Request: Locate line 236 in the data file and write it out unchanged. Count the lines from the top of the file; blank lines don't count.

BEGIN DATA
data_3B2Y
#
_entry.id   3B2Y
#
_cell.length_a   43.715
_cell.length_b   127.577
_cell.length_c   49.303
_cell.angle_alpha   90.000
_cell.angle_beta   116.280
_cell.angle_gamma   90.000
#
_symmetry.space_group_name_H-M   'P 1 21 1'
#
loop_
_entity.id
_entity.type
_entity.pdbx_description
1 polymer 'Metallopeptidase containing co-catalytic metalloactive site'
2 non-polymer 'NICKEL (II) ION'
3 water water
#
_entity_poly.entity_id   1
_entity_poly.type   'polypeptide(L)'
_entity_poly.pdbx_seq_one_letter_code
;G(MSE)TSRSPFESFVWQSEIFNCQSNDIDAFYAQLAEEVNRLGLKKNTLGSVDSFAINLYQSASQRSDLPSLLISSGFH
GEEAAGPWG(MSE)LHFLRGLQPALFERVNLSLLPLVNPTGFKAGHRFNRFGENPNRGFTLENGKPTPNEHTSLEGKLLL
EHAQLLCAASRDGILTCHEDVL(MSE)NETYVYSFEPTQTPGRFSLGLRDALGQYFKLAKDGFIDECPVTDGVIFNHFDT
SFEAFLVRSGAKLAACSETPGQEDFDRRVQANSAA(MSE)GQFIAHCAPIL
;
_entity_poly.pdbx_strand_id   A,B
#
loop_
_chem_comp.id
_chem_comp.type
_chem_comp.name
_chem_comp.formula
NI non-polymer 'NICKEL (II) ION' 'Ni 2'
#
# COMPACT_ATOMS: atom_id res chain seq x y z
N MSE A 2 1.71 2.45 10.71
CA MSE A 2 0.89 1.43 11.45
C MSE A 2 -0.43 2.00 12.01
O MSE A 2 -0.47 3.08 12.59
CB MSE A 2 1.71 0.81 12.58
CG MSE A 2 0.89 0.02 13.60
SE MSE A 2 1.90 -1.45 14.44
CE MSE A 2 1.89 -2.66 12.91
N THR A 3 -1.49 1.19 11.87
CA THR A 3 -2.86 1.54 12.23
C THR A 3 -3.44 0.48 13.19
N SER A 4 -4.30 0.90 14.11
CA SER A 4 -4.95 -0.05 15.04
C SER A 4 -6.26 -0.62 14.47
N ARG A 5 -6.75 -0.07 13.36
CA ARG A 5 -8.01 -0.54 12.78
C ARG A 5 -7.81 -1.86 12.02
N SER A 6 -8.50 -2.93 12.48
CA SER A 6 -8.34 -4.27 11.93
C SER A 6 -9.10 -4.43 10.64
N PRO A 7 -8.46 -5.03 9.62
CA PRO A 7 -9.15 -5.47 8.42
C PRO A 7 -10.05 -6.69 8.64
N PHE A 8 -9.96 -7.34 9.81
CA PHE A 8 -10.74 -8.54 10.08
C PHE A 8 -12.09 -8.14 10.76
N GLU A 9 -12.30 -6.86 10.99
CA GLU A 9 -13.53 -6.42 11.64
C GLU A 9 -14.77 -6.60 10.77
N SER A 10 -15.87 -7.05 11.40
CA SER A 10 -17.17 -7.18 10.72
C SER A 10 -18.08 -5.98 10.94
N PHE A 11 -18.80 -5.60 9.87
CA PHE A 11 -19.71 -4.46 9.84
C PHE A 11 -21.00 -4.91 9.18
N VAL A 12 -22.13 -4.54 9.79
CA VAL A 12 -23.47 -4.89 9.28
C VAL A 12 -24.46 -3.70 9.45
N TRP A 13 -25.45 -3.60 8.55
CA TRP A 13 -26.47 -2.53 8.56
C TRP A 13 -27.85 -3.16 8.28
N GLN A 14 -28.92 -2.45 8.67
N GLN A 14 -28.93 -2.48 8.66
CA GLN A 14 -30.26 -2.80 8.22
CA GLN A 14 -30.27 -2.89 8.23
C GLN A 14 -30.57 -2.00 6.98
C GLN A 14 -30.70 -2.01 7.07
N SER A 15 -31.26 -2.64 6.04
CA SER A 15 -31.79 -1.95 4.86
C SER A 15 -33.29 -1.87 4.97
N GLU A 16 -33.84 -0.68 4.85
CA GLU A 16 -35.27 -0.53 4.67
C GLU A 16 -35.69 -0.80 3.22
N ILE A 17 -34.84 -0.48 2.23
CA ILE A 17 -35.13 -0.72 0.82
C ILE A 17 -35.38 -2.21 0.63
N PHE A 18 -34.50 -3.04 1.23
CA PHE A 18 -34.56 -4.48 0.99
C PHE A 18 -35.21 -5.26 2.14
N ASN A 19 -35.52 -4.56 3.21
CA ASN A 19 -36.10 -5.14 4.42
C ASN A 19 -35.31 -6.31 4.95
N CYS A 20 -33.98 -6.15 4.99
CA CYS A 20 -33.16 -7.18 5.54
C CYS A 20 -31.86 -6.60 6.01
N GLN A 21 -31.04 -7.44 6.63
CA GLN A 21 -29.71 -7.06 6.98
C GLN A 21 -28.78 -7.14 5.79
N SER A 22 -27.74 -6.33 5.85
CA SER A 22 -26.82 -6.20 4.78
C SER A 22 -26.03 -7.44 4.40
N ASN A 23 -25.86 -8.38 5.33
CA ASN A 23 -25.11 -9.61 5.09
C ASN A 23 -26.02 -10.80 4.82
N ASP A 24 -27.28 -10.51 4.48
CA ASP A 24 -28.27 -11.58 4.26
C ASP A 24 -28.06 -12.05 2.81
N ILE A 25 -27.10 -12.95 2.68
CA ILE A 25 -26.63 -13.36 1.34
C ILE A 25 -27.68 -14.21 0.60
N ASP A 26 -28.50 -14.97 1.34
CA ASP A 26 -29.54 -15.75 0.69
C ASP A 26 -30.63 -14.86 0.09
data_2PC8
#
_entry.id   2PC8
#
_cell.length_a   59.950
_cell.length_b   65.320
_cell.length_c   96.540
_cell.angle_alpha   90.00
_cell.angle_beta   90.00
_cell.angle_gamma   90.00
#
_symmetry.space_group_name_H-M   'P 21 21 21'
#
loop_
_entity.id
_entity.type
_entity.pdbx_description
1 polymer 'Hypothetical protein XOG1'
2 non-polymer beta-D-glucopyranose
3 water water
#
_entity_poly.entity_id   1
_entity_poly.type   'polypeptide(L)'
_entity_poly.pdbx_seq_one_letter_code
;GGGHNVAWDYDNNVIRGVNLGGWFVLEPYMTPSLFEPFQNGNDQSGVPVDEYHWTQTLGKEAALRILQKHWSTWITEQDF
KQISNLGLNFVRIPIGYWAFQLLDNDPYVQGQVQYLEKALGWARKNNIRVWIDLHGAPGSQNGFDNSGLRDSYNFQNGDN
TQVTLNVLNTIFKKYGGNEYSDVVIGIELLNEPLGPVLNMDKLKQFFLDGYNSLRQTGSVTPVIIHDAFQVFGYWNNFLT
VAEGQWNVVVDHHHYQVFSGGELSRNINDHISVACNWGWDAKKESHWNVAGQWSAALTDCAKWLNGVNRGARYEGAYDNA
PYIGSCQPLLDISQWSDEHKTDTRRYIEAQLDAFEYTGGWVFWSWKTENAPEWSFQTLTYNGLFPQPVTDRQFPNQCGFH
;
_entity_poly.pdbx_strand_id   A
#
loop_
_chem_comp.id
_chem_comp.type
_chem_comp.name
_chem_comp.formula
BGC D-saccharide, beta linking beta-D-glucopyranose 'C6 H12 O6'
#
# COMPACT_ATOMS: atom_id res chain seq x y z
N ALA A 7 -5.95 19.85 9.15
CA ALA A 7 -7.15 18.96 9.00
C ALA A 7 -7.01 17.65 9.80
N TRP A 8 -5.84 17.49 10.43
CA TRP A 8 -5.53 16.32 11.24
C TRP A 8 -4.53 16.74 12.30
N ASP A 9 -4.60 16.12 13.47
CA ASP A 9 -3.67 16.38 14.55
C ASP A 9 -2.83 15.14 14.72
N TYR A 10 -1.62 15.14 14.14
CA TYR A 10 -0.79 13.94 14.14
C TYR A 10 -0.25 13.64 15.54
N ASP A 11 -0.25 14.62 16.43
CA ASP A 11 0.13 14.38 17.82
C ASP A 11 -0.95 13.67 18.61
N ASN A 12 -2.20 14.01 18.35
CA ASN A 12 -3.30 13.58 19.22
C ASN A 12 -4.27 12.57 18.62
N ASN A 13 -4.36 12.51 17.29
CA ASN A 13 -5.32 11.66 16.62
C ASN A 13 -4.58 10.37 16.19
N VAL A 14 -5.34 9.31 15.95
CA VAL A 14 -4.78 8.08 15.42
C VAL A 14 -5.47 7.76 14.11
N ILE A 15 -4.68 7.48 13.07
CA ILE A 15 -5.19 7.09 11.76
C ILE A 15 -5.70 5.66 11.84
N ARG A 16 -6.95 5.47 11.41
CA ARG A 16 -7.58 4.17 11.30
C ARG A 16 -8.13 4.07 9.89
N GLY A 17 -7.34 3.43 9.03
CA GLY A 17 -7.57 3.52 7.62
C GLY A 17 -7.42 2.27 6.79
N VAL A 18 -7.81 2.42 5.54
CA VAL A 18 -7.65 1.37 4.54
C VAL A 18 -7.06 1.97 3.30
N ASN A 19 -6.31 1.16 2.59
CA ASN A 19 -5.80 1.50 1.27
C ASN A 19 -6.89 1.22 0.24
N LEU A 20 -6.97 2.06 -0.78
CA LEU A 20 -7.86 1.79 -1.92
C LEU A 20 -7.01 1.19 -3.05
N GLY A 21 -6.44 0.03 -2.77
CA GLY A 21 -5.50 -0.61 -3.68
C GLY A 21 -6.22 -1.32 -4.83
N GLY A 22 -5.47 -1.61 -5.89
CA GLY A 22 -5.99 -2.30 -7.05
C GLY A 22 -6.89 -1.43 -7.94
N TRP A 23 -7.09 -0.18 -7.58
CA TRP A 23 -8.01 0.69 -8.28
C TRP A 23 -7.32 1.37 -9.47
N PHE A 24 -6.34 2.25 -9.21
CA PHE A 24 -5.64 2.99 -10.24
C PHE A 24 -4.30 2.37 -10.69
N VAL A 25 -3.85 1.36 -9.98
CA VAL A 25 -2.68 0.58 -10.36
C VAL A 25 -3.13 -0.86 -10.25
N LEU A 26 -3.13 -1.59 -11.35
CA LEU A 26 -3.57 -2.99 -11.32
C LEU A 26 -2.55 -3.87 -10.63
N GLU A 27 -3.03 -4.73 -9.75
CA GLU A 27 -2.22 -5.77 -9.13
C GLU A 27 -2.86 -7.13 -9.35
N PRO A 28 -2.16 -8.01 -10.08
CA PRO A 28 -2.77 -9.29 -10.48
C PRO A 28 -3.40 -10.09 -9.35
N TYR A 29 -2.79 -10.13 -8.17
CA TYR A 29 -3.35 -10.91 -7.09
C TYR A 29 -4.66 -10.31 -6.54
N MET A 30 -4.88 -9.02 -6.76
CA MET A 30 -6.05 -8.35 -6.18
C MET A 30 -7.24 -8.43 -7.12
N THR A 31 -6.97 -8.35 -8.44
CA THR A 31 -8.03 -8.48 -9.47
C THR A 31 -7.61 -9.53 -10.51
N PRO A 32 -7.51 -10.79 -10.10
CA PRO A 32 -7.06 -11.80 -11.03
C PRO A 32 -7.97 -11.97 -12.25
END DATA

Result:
CA THR A 31 -8.03 -8.48 -9.47